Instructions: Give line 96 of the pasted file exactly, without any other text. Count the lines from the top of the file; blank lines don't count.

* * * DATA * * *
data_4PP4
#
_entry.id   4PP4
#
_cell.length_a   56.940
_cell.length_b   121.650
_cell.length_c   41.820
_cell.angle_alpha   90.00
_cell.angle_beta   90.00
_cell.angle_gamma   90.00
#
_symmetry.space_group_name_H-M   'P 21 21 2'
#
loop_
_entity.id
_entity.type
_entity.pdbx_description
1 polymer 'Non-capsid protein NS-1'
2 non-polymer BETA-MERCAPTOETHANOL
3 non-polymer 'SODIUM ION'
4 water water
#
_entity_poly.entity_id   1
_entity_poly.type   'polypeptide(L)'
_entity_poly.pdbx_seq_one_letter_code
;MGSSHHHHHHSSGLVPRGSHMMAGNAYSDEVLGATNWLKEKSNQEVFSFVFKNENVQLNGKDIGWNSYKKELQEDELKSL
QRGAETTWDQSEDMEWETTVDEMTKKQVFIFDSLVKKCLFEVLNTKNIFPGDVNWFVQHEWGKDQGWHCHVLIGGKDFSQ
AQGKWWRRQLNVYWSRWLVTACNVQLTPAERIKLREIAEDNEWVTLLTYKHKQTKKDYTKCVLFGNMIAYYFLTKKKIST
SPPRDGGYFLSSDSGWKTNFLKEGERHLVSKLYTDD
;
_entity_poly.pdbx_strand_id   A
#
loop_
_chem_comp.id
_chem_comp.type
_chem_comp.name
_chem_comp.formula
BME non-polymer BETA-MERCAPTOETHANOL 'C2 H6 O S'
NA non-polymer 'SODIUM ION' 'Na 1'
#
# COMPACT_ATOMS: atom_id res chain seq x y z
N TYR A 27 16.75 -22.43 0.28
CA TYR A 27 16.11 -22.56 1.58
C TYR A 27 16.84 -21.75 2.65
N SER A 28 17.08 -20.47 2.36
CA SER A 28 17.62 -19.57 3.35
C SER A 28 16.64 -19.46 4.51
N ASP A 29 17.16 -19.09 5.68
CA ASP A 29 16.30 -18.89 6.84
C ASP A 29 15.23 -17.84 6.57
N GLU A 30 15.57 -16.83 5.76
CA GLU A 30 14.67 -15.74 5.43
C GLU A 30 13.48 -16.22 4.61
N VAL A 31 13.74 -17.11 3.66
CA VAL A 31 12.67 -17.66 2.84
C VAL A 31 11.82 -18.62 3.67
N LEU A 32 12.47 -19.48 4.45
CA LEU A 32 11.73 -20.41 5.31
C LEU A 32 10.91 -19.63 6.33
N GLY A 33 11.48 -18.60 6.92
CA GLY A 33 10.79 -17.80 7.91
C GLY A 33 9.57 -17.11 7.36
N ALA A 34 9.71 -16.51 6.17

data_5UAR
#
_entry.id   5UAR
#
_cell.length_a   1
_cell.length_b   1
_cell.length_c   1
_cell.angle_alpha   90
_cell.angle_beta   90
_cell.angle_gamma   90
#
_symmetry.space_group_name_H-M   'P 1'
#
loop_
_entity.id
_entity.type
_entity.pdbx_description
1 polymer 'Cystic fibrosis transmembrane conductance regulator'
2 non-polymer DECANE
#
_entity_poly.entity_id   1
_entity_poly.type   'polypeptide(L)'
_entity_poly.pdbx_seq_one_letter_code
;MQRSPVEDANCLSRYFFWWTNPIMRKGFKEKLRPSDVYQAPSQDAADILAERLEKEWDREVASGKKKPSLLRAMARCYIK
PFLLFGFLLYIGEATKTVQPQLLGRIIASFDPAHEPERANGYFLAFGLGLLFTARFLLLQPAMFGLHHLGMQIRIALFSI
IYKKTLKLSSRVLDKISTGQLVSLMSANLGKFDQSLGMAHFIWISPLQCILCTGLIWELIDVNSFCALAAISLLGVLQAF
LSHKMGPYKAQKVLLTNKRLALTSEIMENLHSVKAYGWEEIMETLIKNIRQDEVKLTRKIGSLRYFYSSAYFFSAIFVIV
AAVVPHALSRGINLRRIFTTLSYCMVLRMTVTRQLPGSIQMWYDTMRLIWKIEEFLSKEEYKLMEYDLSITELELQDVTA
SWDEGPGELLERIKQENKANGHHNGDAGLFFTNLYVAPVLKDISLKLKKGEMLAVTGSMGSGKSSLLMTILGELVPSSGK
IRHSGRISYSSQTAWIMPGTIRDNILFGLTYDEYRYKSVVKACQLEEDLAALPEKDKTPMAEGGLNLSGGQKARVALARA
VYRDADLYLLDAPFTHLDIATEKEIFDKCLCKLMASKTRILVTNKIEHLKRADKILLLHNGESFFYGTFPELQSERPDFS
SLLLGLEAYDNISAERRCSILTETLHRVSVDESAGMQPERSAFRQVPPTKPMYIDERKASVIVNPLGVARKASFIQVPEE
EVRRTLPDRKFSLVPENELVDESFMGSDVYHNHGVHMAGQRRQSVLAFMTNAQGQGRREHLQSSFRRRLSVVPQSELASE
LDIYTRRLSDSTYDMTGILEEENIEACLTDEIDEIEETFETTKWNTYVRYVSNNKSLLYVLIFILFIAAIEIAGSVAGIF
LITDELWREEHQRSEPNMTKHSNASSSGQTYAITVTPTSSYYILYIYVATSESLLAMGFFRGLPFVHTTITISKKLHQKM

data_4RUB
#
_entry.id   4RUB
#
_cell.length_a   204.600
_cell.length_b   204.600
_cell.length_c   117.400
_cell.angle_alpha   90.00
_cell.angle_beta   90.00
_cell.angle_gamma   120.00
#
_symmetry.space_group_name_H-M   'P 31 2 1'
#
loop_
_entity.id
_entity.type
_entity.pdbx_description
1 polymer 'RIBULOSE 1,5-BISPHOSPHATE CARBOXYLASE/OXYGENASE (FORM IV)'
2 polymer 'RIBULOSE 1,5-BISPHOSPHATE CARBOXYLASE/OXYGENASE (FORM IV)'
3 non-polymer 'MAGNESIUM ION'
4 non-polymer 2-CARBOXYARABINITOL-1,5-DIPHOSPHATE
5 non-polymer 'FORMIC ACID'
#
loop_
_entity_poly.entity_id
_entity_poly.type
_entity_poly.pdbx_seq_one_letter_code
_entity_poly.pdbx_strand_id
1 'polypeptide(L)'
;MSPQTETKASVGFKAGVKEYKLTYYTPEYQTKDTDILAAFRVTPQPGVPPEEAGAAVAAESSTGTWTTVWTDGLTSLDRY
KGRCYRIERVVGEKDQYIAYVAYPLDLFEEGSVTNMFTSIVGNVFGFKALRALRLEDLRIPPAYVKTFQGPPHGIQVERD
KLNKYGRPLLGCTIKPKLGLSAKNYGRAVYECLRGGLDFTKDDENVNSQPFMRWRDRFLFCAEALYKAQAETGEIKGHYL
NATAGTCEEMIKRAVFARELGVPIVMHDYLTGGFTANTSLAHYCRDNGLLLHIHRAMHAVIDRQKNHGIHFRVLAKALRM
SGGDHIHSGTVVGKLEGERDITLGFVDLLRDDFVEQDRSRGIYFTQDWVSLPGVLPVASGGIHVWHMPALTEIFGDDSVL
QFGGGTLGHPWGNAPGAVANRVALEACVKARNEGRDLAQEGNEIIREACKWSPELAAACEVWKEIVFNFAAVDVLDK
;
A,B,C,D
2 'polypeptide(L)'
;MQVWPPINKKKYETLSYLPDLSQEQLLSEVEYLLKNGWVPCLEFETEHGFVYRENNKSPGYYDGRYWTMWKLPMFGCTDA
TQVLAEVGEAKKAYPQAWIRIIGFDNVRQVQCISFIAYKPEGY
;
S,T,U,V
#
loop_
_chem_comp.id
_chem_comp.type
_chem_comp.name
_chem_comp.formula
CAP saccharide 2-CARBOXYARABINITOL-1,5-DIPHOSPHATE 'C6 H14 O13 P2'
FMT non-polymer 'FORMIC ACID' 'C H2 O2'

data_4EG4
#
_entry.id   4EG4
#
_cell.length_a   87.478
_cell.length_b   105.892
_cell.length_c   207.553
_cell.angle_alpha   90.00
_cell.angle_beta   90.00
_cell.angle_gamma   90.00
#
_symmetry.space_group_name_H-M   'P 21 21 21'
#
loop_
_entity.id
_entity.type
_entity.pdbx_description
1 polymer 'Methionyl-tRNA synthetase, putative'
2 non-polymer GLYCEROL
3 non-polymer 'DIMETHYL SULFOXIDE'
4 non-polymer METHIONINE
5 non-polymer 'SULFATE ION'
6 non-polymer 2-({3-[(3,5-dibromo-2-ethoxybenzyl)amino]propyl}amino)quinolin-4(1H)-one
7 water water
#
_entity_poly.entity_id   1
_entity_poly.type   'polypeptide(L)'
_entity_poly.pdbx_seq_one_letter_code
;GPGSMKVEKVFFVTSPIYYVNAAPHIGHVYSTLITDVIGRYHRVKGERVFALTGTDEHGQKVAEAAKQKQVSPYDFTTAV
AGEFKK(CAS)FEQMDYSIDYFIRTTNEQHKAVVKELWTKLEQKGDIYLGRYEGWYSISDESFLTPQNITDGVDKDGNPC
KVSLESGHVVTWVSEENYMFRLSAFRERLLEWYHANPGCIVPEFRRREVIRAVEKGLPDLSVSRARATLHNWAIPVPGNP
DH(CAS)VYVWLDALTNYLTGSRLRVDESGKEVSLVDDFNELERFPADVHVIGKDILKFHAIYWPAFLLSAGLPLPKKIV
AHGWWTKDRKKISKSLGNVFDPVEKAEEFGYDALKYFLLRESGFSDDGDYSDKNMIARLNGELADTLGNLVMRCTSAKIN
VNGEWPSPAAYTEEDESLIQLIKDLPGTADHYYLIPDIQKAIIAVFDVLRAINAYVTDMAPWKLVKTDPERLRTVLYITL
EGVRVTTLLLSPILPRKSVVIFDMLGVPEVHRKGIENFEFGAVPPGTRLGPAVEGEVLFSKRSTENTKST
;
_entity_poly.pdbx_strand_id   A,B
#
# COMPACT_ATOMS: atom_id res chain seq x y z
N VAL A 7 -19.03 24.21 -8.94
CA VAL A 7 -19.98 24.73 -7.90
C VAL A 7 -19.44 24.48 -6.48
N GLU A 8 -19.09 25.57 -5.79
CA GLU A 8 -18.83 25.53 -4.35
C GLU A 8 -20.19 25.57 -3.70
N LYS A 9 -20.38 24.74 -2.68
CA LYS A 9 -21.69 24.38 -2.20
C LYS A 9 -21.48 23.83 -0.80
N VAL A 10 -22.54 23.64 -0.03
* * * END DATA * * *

EVRRTLPDRKFSLVPENELVDESFMGSDVYHNHGVHMAGQRRQSVLAFMTNAQGQGRREHLQSSFRRRLSVVPQSELASE